Evidence suggests that compliance with accessibility standards does not always guarantee a satisfying user experience on the Web. The literature indicates that addressing the expectations users have about online content and functionalities is crucial to bridge this gap. We examine the role played by subjectiveness, experience and, particularly, expectations on how users experience the accessibility on the Web. To do so, 11 blind participants were enquired through interviews and questionnaires about 12 tasks they completed in four websites. Thematic analysis on the transcriptions reveals that expectations are often built up on previous experiences and preconceived ideas. Particularly, the content which is explicitly labelled as accessible arises the curiosity and creates high expectations about the accessibility of the website. We also find that, in addition to unmet expectations, prejudices on branding issues and the memories evoked by past experiences or emotional bonds does not only affect the way in which users perceive and experience accessibility, but also the overall user experience. Identifying the nature of expectations is key (i) to formalise more exhaustive user testing protocols and (ii) to complement and complete existing accessibility guidelines.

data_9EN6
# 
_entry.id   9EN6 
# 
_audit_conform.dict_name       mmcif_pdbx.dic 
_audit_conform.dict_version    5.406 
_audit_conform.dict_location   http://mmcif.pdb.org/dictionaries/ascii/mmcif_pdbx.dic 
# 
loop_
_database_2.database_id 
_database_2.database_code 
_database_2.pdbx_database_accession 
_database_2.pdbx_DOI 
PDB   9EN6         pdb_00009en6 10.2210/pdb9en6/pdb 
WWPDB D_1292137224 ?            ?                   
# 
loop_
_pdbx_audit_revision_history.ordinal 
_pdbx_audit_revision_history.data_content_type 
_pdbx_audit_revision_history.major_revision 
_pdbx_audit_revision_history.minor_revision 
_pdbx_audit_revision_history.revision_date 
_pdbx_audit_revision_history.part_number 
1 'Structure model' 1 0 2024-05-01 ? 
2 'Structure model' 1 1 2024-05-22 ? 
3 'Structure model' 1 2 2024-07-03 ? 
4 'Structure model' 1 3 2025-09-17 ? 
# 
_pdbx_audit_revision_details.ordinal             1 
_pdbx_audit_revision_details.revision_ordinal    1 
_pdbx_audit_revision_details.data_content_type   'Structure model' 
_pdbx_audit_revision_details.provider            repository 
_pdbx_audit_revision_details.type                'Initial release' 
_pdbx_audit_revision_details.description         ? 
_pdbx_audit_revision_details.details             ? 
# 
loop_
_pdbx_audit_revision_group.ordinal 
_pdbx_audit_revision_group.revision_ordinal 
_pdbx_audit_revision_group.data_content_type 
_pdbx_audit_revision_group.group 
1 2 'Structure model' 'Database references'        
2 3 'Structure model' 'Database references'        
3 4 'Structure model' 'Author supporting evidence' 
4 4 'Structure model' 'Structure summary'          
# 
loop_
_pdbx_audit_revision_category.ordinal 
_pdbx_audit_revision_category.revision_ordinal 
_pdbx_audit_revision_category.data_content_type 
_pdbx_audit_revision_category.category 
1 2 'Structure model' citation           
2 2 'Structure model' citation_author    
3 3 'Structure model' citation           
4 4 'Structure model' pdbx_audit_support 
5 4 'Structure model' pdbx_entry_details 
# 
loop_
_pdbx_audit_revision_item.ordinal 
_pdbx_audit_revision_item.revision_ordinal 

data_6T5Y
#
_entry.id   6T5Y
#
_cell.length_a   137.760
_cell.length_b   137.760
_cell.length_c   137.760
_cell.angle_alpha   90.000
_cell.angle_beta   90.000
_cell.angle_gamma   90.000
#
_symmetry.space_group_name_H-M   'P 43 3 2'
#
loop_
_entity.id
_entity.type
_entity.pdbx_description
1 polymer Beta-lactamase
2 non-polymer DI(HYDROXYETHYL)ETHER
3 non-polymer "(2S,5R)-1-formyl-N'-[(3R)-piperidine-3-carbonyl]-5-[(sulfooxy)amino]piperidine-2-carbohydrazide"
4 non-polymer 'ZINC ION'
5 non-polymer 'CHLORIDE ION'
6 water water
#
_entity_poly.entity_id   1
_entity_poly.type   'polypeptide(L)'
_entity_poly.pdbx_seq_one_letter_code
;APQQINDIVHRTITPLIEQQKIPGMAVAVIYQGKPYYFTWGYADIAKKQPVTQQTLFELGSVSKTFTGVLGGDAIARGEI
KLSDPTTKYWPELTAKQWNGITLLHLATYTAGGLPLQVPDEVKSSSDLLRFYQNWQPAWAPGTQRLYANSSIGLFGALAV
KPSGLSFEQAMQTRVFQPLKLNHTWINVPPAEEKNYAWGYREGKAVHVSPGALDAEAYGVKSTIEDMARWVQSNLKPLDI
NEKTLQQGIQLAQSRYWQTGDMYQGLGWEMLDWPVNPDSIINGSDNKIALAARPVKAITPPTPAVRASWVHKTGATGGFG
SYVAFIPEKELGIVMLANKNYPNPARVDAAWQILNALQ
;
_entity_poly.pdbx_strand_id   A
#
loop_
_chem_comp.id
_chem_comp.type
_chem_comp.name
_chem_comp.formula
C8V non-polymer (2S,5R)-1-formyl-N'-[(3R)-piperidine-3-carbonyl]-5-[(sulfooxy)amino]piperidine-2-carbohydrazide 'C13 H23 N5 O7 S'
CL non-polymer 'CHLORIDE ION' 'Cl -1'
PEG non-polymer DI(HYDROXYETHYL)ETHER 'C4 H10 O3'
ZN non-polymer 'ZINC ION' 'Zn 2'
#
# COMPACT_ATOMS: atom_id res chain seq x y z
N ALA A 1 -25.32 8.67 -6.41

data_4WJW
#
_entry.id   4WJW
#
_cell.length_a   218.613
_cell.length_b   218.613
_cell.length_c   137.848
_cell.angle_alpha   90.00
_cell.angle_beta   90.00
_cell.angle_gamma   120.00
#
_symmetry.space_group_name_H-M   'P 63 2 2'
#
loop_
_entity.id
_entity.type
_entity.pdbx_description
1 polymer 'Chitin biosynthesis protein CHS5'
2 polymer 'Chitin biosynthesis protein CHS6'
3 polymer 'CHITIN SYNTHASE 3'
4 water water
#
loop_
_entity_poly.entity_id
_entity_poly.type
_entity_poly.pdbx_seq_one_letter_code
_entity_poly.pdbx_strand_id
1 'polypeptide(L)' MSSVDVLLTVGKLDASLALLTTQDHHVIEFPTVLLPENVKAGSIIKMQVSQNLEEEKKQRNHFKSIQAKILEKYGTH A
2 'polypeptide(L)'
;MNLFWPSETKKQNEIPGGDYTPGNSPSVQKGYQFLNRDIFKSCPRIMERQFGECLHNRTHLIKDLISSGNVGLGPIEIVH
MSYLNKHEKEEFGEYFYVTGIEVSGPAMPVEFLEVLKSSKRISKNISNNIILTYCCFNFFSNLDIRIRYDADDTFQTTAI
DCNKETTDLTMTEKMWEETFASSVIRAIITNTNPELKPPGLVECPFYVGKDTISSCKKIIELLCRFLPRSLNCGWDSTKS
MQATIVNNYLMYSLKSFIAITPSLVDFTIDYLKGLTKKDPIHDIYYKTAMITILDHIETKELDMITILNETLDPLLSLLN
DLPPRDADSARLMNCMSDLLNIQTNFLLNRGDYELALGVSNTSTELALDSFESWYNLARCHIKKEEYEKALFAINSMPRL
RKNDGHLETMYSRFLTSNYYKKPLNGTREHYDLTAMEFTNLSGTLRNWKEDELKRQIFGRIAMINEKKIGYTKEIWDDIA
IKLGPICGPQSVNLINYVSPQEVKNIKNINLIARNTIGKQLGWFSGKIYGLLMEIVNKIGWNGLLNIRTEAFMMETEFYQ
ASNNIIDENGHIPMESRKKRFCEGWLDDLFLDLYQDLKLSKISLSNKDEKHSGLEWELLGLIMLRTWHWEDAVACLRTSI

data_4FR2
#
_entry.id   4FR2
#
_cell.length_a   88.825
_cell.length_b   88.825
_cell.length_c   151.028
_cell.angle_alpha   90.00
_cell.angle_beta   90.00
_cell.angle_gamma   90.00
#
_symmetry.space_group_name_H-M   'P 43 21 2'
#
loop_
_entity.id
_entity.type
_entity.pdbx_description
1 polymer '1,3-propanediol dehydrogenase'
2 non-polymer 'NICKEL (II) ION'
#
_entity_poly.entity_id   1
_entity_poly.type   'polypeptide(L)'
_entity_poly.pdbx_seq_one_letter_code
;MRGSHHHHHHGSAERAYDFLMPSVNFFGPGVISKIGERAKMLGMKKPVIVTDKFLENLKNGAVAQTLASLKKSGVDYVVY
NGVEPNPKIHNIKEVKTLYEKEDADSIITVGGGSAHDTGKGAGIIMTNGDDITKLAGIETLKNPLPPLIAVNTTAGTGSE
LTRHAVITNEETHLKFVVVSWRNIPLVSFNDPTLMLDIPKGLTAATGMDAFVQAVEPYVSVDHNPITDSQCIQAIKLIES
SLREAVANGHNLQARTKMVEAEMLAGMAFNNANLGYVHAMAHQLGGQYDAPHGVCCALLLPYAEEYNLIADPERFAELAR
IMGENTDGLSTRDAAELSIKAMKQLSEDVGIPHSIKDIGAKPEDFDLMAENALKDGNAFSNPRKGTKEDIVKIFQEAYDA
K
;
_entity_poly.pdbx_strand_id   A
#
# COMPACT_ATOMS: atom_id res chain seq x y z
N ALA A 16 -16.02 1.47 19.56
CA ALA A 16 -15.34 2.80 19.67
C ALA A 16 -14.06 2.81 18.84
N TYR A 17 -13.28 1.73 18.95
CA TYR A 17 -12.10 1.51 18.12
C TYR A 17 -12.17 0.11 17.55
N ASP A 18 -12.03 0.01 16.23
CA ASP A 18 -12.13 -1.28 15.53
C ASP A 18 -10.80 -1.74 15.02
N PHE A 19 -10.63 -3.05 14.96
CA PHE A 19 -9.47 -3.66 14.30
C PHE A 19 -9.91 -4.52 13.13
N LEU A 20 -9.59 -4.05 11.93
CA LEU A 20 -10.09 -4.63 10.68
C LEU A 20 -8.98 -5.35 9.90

- Behavioral sciences; Blind users; Screen readers; Web; Web accessibility; User experience